“…the foundation stone for future researchers to commence their research careers”
During my time in medical school, I had profound interest in both clinical emergency medicine and research involving emergencies. As the specialty of emergency medicine is very primitive even now in India, I decided to pursue post-graduate training outside India. An unimaginable sequence of events led me to train in emergency medicine and complete a research fellowship here in Canada, but that is a topic for another day.
I started my research career in 2010 with a CAEP research grant, the first external grant that I secured for a ‘Study to Derive a Preliminary Clinical Decision Rule for ED Non-Traumatic Low Back Pain Patients to Identify Serious Underlying Pathology’. It is with this study and early syncope studies along the same lines of risk-stratification that my interest in ‘Prediction Tool Development’ grew further. Using seed grants from CAEP and from local academic department, we have successfully established a research program on ‘Cardiovascular Emergencies’.
Our research program focuses on syncope, presyncope and chest pain. Improving care of patients with syncope is currently the primary objective of our program, with the remaining conditions being our secondary objectives. Our emergency syncope program is arguably the largest in the world and we recently published the ‘Canadian Syncope Risk Score’ derived with data from over 4,000 patients.
It is these small grants that led to the following achievements: CAEP Top New Investigator Award, a Research Scholarship and National New Investigator Award from the Heart and Stroke Foundation of Canada, Program Leader within the Cardiac Arrhythmia Network of Canada (funded by the Networks of Centres of Excellence), over 2 million in peer-reviewed funding as principal investigator, writing panel member for national and international guidelines on management of syncope, 28 manuscripts published/accepted, and mentoring of several medical students, residents, graduate students and fellows.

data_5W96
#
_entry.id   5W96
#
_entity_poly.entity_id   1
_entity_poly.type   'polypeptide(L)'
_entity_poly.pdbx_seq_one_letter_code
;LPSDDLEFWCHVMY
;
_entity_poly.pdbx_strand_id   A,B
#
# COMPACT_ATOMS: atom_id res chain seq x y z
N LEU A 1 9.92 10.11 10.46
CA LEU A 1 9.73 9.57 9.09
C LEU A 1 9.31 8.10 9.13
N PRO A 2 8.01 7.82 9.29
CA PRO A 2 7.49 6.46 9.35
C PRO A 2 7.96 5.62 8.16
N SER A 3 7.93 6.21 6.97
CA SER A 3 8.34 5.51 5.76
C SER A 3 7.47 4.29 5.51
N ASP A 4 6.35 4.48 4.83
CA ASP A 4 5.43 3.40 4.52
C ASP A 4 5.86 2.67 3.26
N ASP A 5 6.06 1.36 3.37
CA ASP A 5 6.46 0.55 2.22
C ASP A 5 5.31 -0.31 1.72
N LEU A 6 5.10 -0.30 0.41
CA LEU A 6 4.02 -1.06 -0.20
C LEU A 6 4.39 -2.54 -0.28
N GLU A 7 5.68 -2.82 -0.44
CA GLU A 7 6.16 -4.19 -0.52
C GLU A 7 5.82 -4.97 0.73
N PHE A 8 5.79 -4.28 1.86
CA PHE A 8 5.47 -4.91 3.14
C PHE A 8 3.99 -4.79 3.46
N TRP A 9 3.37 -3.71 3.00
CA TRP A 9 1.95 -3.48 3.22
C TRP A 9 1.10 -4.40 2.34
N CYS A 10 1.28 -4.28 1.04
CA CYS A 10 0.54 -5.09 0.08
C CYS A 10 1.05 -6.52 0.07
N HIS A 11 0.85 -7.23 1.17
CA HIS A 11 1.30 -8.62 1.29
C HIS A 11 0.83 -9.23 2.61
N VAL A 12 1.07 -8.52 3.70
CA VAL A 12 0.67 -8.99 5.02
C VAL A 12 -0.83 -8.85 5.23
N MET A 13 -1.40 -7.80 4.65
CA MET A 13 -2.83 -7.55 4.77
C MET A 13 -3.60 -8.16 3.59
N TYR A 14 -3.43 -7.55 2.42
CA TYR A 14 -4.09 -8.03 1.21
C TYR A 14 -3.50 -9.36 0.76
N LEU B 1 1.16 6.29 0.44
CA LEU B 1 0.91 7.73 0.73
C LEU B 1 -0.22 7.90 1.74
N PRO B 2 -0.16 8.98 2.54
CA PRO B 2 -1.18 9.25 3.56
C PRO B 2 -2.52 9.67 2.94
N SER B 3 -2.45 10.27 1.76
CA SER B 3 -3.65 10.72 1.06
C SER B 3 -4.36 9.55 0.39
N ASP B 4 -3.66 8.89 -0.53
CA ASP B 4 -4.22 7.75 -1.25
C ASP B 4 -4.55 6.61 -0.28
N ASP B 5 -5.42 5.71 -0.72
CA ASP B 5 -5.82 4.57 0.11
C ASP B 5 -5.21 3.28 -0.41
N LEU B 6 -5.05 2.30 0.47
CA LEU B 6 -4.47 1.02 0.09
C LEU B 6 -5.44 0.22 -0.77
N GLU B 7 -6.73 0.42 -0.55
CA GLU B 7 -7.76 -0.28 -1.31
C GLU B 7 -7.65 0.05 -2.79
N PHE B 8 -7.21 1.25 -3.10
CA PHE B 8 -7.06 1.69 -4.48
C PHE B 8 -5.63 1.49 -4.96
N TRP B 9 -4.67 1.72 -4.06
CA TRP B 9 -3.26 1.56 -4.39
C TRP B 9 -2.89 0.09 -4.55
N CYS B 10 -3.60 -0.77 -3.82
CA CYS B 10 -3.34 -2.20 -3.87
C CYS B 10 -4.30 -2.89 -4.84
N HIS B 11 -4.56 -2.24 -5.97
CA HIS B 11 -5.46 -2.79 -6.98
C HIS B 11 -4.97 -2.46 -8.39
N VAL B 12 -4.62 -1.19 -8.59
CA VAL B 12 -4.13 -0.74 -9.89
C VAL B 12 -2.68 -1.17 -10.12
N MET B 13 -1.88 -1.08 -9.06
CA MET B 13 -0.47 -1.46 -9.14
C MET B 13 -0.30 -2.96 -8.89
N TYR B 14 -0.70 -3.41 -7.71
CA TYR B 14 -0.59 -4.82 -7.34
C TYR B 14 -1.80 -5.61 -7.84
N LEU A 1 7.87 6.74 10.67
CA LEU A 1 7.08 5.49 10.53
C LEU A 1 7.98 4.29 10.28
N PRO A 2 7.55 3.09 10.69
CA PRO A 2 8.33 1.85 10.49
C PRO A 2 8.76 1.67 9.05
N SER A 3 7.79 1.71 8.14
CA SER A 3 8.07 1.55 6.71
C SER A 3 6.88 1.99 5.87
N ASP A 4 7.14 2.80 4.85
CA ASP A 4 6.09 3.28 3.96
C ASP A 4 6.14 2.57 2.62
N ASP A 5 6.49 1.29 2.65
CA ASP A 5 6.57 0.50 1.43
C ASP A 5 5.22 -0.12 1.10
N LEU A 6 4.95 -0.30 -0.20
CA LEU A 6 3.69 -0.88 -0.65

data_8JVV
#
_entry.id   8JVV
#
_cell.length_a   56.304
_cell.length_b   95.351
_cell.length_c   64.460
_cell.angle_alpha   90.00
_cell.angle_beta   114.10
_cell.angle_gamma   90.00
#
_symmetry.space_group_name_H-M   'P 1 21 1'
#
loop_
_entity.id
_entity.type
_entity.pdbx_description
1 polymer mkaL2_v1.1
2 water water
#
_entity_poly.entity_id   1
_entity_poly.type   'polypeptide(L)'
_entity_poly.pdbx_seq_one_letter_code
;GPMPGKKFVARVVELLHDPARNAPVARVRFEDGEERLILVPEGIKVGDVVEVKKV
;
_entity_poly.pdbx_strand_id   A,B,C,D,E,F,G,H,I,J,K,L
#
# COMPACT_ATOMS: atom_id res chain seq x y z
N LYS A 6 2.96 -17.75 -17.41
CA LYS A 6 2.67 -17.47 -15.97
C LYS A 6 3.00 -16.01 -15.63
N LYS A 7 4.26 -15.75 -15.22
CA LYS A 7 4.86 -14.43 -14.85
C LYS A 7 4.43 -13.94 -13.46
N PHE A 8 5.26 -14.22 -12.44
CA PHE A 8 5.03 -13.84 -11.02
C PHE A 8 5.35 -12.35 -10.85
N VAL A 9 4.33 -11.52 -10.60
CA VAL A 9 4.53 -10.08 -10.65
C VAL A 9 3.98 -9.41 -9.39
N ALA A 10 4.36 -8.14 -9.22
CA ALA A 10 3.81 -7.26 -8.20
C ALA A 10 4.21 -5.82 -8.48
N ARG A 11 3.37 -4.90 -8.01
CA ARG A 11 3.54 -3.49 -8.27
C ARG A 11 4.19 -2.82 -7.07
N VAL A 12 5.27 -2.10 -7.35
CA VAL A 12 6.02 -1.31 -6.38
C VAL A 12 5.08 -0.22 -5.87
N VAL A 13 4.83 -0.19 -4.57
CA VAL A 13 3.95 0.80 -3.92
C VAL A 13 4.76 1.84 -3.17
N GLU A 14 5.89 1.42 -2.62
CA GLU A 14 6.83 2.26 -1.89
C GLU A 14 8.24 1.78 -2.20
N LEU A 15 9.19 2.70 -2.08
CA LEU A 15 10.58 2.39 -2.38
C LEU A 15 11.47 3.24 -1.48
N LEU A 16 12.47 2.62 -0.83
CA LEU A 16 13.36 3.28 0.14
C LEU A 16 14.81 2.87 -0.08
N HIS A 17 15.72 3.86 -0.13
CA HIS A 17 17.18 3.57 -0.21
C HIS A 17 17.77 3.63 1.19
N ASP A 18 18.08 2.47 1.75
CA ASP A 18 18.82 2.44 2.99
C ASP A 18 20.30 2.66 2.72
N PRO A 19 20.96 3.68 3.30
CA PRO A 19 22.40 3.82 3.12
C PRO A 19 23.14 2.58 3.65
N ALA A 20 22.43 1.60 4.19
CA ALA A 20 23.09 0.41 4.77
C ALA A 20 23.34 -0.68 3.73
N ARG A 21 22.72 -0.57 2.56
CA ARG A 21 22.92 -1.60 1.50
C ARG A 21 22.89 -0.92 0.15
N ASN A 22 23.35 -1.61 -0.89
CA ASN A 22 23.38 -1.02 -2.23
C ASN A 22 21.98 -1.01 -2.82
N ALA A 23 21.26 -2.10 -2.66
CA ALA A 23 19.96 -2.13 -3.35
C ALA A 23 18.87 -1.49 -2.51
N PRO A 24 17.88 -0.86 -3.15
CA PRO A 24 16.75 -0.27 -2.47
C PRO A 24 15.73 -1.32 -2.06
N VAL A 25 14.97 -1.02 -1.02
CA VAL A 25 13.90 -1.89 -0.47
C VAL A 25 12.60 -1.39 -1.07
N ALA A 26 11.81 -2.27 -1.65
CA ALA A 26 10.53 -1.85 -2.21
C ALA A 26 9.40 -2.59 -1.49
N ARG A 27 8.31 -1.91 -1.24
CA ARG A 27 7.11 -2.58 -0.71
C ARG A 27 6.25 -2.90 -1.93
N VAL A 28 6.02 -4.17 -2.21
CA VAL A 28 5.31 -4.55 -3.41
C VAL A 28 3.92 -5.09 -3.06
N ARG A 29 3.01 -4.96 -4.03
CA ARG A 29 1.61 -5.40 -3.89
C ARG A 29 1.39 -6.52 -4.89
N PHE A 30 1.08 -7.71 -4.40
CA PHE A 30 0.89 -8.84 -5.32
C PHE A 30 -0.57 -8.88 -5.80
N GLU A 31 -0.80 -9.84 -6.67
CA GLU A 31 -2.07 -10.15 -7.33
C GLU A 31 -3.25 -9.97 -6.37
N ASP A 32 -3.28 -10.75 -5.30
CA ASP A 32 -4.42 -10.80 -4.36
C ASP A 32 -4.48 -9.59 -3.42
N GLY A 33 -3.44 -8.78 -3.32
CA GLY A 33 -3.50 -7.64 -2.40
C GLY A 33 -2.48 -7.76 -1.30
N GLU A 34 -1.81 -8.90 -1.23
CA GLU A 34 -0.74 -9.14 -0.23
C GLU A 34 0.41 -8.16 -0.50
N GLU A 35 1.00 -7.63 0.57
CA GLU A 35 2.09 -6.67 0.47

Though small, CAEP grant gave me the start needed for my research career and will be pivotal in the grooming of future researchers in emergency medicine. I strongly believe these small grants, particularly those offered by CAEP, serve as the foundation stone for future researchers to commence their research careers. I am so passionate about the importance of these grants that I encourage every physician to support the program by donating to the EMAF.
Venkatesh Thiruganasambandamoorthy, CCFP(EM) MSc
Assistant Professor, Dept. of Emergency Medicine, and
School of Epidemiology, Public Health, & Preventive Medicine Scientist, Ottawa Hospital Research Institute
New Investigator, Heart and Stroke Foundation Canada
Staff Attending Physician, The Ottawa Hospital